As Larra Clark reports, we had the pleasure of working with the “chiefs” (as in the Chief Officers of State Library Agencies (COSLA)) at their recent fall meeting in Cape May, New Jersey. During the past years, ALA has worked with COSLA on many issues, notably advocating for an improved E-rate program, federal appropriations for libraries (i.e., the Library Services and Technology Act (LSTA)), robust and affordable broadband capabilities at libraries, and more reasonable terms for library ebook lending. At the Cape May meeting, our focus was on the Policy Revolution! initiative—both in terms of how COSLA engages in national policy goals but also how the work of the initiative may advance the work at the state level. I am optimistic about our future work together on policy and thank COSLA leadership and members for their engagement.
More often than not, I attach other meetings on my travel to workshops or conferences. This time, I stopped off in Lewes, Delaware, just a delightful ferry ride across from Cape May. The Office for Information Technology Policy (OITP) has had several interactions with the Lewes Public Library over the last few years. Lewes Public Library heard about former OITP Fellow Roger Levien’s work on the future of libraries and his report Confronting the Future. The folks at Lewes invited Dr. Levien to advise them on their new building project and he indeed travelled to Lewes for this purpose. I kept in occasional contact with the people in Lewes, but here was my opportunity to finally meet them in person.
During my visit, I met with board president Beckie Healey, board members Ned Butera, Chanta Wilkinson, and Barbara Vaughan, library director Ed Goyda, and president of the Board of the Friends of Lewes Public Library Candace Wessella. We had a wonderful exchange at which I learned a lot about the evolution of the new building project—which by the way is slated to be completed next year. I got tours of the current library and the construction site, but even more impressive are the energy, knowledge, and enthusiasm of the board members. It was clear that this was no mere building project (as formidable and ambitious that is), but a new major component of the town and larger service area. Obviously, they put in countless volunteer hours to make the new building project a reality.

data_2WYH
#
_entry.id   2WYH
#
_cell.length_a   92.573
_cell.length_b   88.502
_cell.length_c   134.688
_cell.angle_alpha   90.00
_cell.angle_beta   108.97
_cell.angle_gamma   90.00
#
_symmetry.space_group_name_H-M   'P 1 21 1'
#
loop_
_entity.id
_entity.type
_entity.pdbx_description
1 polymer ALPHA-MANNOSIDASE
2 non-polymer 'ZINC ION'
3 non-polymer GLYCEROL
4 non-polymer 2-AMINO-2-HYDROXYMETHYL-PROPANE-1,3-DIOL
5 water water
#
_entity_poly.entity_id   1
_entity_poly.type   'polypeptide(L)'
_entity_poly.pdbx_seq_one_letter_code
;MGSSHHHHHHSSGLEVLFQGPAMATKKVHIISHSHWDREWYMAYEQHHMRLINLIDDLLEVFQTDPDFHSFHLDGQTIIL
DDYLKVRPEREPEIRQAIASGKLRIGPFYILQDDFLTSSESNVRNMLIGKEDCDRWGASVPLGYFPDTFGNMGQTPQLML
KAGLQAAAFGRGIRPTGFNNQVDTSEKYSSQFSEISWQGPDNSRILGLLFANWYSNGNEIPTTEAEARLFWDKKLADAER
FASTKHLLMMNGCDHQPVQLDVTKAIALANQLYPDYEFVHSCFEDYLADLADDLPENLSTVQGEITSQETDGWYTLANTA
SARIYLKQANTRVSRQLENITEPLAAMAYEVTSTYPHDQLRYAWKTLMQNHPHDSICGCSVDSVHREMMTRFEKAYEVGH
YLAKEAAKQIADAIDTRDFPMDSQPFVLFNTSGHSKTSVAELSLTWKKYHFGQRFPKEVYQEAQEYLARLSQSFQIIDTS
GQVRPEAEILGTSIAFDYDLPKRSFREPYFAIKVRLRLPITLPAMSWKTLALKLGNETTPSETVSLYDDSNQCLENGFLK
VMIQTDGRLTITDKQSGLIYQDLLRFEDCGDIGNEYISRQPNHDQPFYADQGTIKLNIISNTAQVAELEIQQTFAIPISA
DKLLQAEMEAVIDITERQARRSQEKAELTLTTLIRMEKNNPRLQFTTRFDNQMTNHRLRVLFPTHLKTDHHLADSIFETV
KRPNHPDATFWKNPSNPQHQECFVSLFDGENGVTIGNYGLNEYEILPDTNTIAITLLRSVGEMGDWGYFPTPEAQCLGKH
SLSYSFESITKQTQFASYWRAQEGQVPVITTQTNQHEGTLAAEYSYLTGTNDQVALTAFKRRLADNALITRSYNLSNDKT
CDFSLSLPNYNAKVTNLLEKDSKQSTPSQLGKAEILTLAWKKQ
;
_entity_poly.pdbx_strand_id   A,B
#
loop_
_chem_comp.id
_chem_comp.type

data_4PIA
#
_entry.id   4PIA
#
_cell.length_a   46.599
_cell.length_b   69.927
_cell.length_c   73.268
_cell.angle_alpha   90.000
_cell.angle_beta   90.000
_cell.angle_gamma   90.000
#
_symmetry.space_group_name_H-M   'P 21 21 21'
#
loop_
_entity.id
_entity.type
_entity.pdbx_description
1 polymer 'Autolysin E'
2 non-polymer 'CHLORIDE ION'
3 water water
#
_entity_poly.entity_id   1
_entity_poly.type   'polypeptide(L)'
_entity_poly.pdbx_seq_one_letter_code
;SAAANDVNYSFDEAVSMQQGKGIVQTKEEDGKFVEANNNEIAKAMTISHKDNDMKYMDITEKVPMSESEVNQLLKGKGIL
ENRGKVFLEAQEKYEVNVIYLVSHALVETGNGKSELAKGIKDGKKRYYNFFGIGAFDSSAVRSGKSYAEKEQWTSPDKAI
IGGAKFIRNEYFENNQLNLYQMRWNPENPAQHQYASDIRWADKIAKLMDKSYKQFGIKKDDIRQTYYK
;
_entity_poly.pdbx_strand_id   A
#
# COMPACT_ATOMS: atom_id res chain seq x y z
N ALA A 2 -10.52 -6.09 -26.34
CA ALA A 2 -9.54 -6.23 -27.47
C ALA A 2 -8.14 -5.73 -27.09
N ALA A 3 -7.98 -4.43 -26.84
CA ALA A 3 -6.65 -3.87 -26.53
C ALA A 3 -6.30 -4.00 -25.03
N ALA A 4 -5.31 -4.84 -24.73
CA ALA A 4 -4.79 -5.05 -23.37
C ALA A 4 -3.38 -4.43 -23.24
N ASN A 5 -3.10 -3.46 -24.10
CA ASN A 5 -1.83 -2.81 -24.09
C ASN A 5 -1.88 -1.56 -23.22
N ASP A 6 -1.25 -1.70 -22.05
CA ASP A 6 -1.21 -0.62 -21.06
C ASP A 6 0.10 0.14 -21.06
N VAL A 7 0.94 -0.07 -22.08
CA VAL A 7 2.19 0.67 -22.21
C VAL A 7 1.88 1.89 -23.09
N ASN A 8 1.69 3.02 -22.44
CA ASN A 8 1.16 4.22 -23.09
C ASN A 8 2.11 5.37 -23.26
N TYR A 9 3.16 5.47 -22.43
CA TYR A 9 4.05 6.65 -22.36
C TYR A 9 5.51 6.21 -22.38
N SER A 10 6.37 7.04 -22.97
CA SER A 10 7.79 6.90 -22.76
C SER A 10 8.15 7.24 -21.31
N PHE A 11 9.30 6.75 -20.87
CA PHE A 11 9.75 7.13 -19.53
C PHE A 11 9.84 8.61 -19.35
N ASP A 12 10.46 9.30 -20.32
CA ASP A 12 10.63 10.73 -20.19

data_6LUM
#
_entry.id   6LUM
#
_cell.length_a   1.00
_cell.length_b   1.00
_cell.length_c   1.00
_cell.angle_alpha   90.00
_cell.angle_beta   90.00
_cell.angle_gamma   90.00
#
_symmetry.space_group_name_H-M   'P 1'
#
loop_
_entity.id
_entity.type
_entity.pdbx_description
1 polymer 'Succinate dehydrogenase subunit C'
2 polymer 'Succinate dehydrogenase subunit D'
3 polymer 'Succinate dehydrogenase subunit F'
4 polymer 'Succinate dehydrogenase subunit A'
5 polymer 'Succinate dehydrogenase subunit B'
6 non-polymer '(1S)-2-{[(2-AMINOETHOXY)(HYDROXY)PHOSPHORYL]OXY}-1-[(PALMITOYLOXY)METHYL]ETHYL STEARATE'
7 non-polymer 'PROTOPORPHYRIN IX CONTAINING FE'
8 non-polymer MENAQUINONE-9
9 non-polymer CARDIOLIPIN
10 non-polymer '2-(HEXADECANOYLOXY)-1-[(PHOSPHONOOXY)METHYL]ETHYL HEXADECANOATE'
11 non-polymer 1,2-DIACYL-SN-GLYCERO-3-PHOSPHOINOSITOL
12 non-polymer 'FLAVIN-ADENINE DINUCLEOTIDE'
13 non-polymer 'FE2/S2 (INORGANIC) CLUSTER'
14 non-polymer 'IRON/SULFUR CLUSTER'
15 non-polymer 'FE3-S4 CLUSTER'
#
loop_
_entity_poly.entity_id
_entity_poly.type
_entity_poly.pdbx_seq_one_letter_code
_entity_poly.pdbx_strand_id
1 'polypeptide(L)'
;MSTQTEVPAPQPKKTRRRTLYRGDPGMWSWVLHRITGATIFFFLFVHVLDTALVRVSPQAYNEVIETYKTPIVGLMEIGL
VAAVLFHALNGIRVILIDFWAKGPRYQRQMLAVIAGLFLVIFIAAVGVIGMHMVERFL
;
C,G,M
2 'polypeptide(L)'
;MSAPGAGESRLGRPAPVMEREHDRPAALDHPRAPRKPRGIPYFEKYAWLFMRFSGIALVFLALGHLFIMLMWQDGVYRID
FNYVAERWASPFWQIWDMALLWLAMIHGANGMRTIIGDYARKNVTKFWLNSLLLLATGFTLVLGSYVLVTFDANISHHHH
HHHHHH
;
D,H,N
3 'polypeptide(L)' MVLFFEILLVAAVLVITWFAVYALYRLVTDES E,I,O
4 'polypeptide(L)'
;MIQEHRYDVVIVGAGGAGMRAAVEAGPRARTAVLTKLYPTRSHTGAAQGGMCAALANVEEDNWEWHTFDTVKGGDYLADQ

Not surprisingly, there were a few bumps on the road, and these bumps were striking in their comparability to those we encounter here in Washington. Some folks in their community asked why do we need a library; why do we need a new library building; or what is the role of a library in an increasingly digital society? The answers are familiar to us, namely many people do not have personal access to new technologies and services and there is a big difference between access to technology and the ability to convert that access to important educational, economic, social, or political outcomes—not to mention the larger role of a library as a key community anchor institution, which resonated in Lewes.
I was happy to be able to share a little about trends in technology, society, and public policy as I see them. I also talked a bit about ALA resources such as the United for Libraries division. These visits really help with our work, both in spreading the word about national policy (it is really true that all politics is local) and learning about what’s happening in the real world to inform discussions inside the beltway. I also thank our Lewes’ colleagues for a fabulous lunch at a restaurant in their charming downtown area!
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